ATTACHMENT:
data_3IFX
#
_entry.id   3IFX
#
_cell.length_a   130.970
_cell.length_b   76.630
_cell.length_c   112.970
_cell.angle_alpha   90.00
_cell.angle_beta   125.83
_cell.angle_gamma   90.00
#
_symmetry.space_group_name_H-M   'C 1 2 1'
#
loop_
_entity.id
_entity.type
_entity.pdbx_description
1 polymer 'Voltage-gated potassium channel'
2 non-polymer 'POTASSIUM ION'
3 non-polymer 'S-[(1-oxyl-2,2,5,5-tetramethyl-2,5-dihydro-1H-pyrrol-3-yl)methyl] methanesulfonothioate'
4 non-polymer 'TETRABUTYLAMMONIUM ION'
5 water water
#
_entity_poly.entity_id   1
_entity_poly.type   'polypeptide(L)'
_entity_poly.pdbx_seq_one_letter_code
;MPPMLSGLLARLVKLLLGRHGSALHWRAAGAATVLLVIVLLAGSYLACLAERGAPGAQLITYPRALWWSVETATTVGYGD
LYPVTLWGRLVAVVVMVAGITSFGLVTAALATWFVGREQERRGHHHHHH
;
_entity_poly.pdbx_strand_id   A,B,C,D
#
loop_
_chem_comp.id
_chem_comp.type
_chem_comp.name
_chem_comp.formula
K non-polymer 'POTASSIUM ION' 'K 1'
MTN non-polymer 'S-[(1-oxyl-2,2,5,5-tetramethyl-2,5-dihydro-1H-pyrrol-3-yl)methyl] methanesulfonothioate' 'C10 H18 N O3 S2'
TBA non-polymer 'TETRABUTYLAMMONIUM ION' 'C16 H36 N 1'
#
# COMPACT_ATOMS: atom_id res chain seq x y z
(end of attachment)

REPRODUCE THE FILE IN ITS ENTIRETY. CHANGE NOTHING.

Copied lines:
data_3IFX
#
_entry.id   3IFX
#
_cell.length_a   130.970
_cell.length_b   76.630
_cell.length_c   112.970
_cell.angle_alpha   90.00
_cell.angle_beta   125.83
_cell.angle_gamma   90.00
#
_symmetry.space_group_name_H-M   'C 1 2 1'
#
loop_
_entity.id
_entity.type
_entity.pdbx_description
1 polymer 'Voltage-gated potassium channel'
2 non-polymer 'POTASSIUM ION'
3 non-polymer 'S-[(1-oxyl-2,2,5,5-tetramethyl-2,5-dihydro-1H-pyrrol-3-yl)methyl] methanesulfonothioate'
4 non-polymer 'TETRABUTYLAMMONIUM ION'
5 water water
#
_entity_poly.entity_id   1
_entity_poly.type   'polypeptide(L)'
_entity_poly.pdbx_seq_one_letter_code
;MPPMLSGLLARLVKLLLGRHGSALHWRAAGAATVLLVIVLLAGSYLACLAERGAPGAQLITYPRALWWSVETATTVGYGD
LYPVTLWGRLVAVVVMVAGITSFGLVTAALATWFVGREQERRGHHHHHH
;
_entity_poly.pdbx_strand_id   A,B,C,D
#
loop_
_chem_comp.id
_chem_comp.type
_chem_comp.name
_chem_comp.formula
K non-polymer 'POTASSIUM ION' 'K 1'
MTN non-polymer 'S-[(1-oxyl-2,2,5,5-tetramethyl-2,5-dihydro-1H-pyrrol-3-yl)methyl] methanesulfonothioate' 'C10 H18 N O3 S2'
TBA non-polymer 'TETRABUTYLAMMONIUM ION' 'C16 H36 N 1'
#
# COMPACT_ATOMS: atom_id res chain seq x y z